Costs in game development have grown exponentially, Piscatella said. By making use of work that’s already been done, such as by expanding on games through sequels and other downloadable content, studios are finding a way to save money while still making bigger games.

“It’s a heck of a lot cheaper to make those worlds bigger than it is to make a whole new set of tools to make a different world,” Piscatella said. “Adding another 10 hours to an Assassin’s Creed game is a lot less expensive than trying to build the first 10 hours of the next one.”

In the past 15 years, there have been 12 new mainline Assassin’s Creed games. With studios based around the world, Ubisoft can essentially work around the clock building these massive adventures, Keogh said. The publisher has been able to perfect a “production line model of game development,” he added. That model can also be applied to a number of other Ubisoft properties, like the Far Cry franchise, another lengthy series of games set in expansive open worlds.

“Ubisoft games very much feel like Ubisoft games, regardless of what franchise variant it is,” Keogh said. “They clearly have this model down pat that makes it easier to just go bigger.”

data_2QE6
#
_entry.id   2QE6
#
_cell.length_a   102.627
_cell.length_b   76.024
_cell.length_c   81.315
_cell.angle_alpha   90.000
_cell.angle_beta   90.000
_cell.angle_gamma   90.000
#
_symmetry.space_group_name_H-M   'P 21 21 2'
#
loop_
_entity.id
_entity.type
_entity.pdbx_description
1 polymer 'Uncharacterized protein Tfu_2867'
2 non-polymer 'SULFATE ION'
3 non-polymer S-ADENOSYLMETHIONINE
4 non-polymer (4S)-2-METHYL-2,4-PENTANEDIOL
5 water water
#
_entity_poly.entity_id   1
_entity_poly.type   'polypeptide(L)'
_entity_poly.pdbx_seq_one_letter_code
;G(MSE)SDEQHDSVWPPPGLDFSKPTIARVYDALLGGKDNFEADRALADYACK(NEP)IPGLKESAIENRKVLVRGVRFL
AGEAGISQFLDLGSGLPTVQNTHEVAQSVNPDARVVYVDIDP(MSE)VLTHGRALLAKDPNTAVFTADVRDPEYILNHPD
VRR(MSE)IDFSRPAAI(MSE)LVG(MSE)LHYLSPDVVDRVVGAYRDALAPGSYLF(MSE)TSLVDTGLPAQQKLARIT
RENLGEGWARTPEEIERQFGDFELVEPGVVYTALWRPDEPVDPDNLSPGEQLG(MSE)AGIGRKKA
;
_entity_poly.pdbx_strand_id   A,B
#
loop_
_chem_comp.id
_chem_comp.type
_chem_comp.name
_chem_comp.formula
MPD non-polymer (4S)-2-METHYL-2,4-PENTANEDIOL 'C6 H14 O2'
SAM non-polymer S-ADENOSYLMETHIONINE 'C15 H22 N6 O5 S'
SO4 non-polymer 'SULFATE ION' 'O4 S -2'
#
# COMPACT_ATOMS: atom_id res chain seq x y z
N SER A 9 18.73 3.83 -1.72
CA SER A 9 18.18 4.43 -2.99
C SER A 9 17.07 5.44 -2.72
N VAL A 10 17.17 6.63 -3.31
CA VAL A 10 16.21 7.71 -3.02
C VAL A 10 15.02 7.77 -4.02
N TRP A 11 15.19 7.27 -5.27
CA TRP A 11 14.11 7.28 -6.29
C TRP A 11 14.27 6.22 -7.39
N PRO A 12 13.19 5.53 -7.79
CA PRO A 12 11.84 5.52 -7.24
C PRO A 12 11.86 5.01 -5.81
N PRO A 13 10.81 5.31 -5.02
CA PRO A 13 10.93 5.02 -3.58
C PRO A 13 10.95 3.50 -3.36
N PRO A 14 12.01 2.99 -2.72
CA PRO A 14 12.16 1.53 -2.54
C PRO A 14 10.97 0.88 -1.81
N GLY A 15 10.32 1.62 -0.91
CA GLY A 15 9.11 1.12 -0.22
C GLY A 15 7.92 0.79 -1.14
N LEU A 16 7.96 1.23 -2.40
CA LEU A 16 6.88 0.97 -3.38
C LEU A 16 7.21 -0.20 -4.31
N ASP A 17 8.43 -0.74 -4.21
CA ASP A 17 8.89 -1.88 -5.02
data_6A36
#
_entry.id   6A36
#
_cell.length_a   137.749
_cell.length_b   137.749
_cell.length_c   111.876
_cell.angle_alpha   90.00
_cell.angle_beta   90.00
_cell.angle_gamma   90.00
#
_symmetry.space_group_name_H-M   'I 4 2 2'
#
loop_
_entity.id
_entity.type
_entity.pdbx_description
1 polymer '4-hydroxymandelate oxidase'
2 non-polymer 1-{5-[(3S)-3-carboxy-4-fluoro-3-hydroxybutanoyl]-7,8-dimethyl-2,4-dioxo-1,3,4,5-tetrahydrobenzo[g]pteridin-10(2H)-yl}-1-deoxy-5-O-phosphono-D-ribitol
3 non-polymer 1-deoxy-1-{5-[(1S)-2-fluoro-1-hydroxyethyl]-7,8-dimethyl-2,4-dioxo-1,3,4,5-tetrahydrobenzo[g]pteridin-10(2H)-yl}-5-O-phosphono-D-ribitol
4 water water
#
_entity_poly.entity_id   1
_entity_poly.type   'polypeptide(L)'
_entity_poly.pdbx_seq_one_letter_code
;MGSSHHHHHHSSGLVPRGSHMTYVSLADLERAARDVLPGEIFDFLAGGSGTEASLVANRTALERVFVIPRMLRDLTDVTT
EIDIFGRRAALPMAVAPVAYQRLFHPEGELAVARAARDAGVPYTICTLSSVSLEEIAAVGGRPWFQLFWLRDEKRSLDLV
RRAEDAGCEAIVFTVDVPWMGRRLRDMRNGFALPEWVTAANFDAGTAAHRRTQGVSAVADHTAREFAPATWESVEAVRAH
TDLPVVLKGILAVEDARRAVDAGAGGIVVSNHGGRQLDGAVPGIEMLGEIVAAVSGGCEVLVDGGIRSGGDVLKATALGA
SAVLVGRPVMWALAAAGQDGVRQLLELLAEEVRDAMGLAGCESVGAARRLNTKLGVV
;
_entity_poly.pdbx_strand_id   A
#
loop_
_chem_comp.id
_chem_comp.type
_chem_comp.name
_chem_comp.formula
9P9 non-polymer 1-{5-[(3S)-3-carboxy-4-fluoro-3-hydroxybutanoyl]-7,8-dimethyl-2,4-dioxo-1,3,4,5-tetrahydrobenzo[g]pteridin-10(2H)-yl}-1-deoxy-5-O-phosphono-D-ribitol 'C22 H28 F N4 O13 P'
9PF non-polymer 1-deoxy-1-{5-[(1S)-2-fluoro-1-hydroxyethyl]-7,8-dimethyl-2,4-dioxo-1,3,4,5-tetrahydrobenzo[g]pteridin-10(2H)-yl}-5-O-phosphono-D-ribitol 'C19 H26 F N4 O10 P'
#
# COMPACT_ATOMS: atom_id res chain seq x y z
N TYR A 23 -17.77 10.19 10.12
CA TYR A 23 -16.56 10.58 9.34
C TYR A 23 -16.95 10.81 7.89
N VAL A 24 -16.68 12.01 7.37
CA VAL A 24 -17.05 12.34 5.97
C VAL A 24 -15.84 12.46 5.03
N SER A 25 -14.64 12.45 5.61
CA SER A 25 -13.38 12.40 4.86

What players want

Developers like Alex Hutchinson, the co-founder of Raccoon Logic in Montreal, point out that there are plenty of consumers who buy one or two games and expect those titles to be their sole source of entertainment. In many ways, studios have simply been attempting to meet player demands by providing adventures that deliver the best “bang for your buck.”

But in January, when Techland, the Polish studio behind the open-world zombie game “Dying Light 2,” tweeted it will take players “at least 500 hours” to fully complete the game, not everyone saw that as a feature worth flaunting. To some, it sounded like a flaw.